ERROR TO THE CIRCUIT COURT OF THE UNITED STATES FOR THE SOUTHERN DISTRICT OF NEW YORK.
MR. JUSTICE GRAY, after stating the case as above reported, delivered the opinion of the court.
The principal question argued is whether this action was barred by the statute of limitations of New York, by which any action upon a contract, obligation or liability, expressed or implied, except a judgment or a sealed instrument, must be
brought within six years after the cause of action accrues. Code of 1855, § 91; Code of 1876, § 382.
The question then is whether, if a bank, upon which a check is drawn payable to a particular person or order, pays the amount of the check to one presenting it with a forged endorsement of the payee's name, both parties supposing the endorsement to be genuine, the right of action of the bank to recover back the money from the person so obtaining it accrues immediately upon the payment of the money, or only after a demand for its repayment.
In order to avoid confusion in dealing with this question, it is important to keep in mind the difference between the liability of a bank to a depositor, and the liability to the bank of a person who was received money from it upon a forged check or order.
It is true that the liability, in either case, is that of debtor, not that of trustee or bailee; but there the resemblance ceases.
The specific money deposited does not remain the money of the depositor, but becomes the property of the bank, to be invested and used as it pleases; its obligation to the depositor is only to pay out an equal amount upon his demand or order; and proof of refusal or neglect to pay upon such demand or order is necessary to sustain an action by the depositor against the bank. The bank cannot discharge its liability to account with the depositor to the extent of the deposit, except by payment to him, or to the holder of a written order from him, usually in the form of a check. If the bank pays out money to the holder of a check upon which the name of the depositor, or of a payee or endorsee, is forged, it is simply no payment as between the bank and the depositor; and the legal state of the account between them, and the legal liability of the bank to him, remain just as if the pretended payment had not been made. First National Bank v. Whitman, 94 U.S. 343.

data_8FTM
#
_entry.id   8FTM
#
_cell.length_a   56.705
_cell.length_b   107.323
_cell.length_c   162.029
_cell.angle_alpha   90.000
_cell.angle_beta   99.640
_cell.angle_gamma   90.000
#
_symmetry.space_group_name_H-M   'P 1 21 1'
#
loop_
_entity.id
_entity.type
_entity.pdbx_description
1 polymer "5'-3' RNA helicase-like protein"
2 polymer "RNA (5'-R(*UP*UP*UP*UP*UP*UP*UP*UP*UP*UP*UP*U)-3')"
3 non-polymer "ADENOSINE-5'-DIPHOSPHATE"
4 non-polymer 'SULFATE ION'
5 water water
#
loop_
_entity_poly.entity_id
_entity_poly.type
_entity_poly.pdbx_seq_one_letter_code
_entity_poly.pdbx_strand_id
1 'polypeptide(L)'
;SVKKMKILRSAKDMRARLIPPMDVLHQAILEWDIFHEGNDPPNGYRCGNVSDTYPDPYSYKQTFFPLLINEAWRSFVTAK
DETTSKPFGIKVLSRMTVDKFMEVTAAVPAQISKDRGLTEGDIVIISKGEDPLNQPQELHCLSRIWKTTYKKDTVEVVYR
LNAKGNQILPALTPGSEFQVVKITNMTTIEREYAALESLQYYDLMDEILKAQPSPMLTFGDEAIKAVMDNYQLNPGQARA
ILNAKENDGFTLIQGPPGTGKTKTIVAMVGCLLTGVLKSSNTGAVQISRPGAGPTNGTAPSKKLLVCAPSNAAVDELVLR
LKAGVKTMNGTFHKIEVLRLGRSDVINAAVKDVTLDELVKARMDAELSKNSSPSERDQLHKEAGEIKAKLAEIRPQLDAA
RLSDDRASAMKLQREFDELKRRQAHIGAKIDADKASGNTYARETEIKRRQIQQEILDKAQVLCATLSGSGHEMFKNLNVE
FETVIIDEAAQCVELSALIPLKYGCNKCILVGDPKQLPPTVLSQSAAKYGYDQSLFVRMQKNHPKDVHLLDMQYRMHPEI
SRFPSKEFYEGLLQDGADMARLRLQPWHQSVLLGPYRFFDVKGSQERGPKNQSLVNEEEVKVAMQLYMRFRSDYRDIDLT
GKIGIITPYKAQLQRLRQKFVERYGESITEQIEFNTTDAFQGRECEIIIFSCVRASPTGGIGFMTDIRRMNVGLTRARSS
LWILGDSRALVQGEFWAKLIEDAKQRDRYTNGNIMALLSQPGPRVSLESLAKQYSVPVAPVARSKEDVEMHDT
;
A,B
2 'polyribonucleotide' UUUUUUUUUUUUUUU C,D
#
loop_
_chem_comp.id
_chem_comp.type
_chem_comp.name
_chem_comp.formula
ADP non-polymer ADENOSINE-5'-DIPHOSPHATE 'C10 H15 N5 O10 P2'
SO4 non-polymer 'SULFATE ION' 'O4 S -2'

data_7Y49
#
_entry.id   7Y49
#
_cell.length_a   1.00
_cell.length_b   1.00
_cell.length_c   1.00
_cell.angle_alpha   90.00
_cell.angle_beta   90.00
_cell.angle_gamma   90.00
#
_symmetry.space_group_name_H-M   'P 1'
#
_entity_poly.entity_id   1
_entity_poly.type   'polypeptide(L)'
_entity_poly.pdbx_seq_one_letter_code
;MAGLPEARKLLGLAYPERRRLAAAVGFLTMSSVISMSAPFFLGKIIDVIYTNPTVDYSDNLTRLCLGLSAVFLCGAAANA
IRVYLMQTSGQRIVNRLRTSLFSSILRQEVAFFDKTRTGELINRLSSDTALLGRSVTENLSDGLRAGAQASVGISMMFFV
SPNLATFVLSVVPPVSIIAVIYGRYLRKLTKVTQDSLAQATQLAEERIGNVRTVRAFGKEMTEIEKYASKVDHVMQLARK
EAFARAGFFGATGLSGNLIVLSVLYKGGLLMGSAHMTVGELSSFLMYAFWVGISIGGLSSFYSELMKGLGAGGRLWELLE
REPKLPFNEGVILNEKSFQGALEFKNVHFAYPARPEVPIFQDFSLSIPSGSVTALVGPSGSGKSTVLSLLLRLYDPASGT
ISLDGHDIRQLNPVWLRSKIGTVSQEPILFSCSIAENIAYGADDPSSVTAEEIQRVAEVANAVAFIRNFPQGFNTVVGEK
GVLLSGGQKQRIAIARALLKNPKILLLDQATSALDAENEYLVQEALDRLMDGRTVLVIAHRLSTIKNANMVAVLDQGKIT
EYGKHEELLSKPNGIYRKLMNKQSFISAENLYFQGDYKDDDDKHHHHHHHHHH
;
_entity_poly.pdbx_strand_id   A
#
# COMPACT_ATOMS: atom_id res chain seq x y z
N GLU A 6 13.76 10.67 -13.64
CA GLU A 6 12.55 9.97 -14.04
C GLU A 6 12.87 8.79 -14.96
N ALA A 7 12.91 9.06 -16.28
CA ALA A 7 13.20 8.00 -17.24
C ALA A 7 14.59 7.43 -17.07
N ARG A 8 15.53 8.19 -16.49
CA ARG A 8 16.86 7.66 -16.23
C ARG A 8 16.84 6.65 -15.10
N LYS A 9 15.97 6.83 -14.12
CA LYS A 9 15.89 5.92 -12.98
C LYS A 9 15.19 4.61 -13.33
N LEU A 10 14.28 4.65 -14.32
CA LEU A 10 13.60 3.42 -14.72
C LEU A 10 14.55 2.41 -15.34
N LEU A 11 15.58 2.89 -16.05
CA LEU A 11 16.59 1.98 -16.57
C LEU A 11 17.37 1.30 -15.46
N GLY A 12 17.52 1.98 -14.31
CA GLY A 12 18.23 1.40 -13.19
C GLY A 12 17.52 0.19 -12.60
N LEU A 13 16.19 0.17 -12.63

But as between the bank and the person obtaining money or a forged check or order, the case is quite different.The first step in bringing about the payment is the act of the holder of the check, in assuming and representing himself to have a right, which he has not, to receive the money. One
who, by presenting forged paper to a bank, procures the payment of the amount thereof to him, even if he makes to express warranty, in law represents that the paper is genuine, and, if the payment is made in ignorance of the forgery, is liable to an action by the bank to recover back the money which, in equity and good conscience, has never ceased to be its property. It is not a case in which a consideration, which has once existed, fails by subsequent election or other act of either party, or of a third person; but there is never, at any stage of the transaction, any consideration for the payment. Espy v. Bank of Cincinnati, 18 Wall. 604; Gurney v. Womersley, 4 El. & Bl. 133; Cabot Bank v. Morton, 4 Gray, 156; Aldrich v. Butts, 5 R.I. 218; White v. Continental Bank, 64 N.Y. 316.
Whenever money is paid upon the representation of the receiver that he has either a certain title in property transferred in consideration of the payment, or a certain authority to receive the money paid, when in fact he has no such title or authority, then, although there be no fraud or intentional misrepresentation on his part, yet there is no consideration for the payment, and the money remains, in equity and good conscience, the property of the payer, and may be recovered back by him, without any previous demand, as money ...